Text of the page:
After surveying and interviewing young people in the UK (18-25-year-olds), a report from grad recruiter Debut found over a third (35%) of participants are put off joining a business if they perceive the workforce to be made up predominantly of middle and upper-class employees – extrapolated out this equates to 2.5 million young people. Contributor James Bennett, CEO – Debut.
The OECD reveals it would take 150 years for a child from a poor UK family to earn the national average wage. To couple this, the Social Mobility Commission reveals those from better off backgrounds are almost 80% more likely to be in a professional job than their working class peers. This is costing businesses and the wider economy enormously: the cost of poor social mobility and workplace discrimination equates to a staggering £270 billion per year.
James Turner, CEO at Sutton Trust – who Debut interviewed for this report – stated, “disadvantaged young people are still struggling to get ahead and face worse outcomes than their more advantaged peers. The UK is a particularly class-based society, which hasn’t changed significantly over time.”
In addition, the research found two thirds (66%) of graduates felt they had to change who they are, including their appearance in order to ‘make a good impression’ during an interview. And the majority (64%) of candidates said they weren’t able to express themselves as individuals during the application process. “We need more opportunities to show who we are, and our potential,” said a 21-year-old female participant, “filling in an application form or submitting your CV is not enough.”
James Bennett, CEO of Debut, comments on the report, “Our research reveals the majority of UK businesses are guilty of ‘professional exclusion’ and as such are missing out on a huge pool of tremendously talented young people from diverse backgrounds. This is not only stunting business’ own growth but also severely affecting the wider economy. It is imperative that businesses must do more than just pay lip service to diversity and inclusion and start taking real action to ensure they are in-step with modern social trends and viewpoints.”
Other key findings:
Attitudes towards businesses – the majority (61%) of respondents don’t think businesses are doing enough to hire people from diverse (defined here as: gender, sexuality, ethnicity, disability, socio-economic) backgrounds.
Salary transparency – the majority of respondents (67%) would be put off applying for a job that isn’t immediately transparent about the salary. This was mainly because respondents didn’t know their worth, or they needed a clear number to plan their living expenses.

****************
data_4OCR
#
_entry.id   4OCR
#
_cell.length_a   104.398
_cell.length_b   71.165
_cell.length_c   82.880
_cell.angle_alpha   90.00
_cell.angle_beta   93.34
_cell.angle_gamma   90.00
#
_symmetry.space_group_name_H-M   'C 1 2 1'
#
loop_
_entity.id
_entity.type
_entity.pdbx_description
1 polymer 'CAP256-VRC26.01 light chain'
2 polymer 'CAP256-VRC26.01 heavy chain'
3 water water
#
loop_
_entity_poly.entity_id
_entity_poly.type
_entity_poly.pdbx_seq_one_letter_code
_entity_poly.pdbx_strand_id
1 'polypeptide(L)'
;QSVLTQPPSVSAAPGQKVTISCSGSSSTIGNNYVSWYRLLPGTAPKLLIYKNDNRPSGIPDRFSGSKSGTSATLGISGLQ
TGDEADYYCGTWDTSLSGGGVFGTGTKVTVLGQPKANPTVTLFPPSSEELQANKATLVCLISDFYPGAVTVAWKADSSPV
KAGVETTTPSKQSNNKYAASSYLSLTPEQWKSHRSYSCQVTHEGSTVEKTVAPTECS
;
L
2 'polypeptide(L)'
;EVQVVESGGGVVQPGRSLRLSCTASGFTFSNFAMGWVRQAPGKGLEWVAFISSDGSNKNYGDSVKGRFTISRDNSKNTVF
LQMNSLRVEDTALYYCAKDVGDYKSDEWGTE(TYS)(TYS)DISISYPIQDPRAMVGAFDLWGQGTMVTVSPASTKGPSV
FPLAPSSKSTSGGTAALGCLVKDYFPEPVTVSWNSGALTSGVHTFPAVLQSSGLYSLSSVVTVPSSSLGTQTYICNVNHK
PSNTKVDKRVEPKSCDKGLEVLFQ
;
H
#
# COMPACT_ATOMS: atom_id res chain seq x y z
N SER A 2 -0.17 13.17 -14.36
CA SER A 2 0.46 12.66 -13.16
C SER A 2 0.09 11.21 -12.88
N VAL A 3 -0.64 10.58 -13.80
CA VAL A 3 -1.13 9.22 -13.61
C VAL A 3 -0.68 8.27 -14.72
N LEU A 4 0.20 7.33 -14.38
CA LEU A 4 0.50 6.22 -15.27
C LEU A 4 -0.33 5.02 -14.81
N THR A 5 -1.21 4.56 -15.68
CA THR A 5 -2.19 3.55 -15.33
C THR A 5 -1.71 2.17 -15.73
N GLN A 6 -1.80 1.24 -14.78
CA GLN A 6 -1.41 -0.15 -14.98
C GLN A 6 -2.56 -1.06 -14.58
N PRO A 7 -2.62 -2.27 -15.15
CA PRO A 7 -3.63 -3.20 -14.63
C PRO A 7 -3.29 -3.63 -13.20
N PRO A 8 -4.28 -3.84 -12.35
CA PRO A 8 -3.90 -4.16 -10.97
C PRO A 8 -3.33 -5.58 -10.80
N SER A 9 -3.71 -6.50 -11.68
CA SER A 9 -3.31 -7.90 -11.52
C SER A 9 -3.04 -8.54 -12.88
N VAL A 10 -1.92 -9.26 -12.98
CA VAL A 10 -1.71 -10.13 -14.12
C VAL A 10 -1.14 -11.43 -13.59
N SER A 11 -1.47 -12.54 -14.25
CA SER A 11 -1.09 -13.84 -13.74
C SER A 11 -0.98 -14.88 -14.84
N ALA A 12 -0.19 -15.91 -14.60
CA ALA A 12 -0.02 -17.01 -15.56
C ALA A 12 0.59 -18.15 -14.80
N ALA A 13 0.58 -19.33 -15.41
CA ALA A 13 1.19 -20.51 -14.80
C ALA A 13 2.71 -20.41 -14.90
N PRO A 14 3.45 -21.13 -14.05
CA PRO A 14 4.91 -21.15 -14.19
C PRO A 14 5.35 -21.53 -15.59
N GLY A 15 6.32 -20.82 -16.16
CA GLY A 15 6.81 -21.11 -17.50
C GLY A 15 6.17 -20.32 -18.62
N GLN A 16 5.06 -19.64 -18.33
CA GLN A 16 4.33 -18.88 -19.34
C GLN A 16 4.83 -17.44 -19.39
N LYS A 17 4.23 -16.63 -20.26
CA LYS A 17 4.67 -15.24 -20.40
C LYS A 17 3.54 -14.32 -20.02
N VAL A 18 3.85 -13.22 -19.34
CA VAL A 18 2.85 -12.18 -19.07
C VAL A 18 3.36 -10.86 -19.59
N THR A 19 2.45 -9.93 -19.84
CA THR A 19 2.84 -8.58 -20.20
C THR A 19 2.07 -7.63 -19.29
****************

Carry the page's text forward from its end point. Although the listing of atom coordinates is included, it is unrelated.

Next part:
One female 21-year-old respondent stated, “I don’t even bother applying to ‘competitive salary’ listings unless they’re a really well-known firm.”
Demand for personalisation – many participants wanted a more direct and personal approach to graduate recruitment:
One individual noted, “graduate recruitment for any of the large companies is so impersonal and factory-like. I don’t think business recruiters really care about the mental health impact of the interview process on the candidates.”
Another said, “some sort of feedback – even if it’s just ‘you aren’t experienced enough’, or ‘your values do not meet ours’, or even ‘we were just full up’ – would provide some support to candidates.”
Charlotte Leer, Emerging Talent Recruitment Manager at HSBC – who Debut interviewed for this report – added, “As this timely report shows – the scale of this issue is vast. However, all businesses should be taking steps to address this. For example, we’ve taken the bold decision to focus on a strengths-behaviours-values based approach. This enables all candidates to present themselves as they are, rather than how we would like them to be, while also removing the filters and biases arising from a CV-driven approach.”
Bennett adds, “Today’s graduates don’t just demand equality – they expect it. And as graduates become increasingly more aware – and more vocal – about such issues, the talent pool will dry up for companies that aren’t putting enough of an emphasis on this.”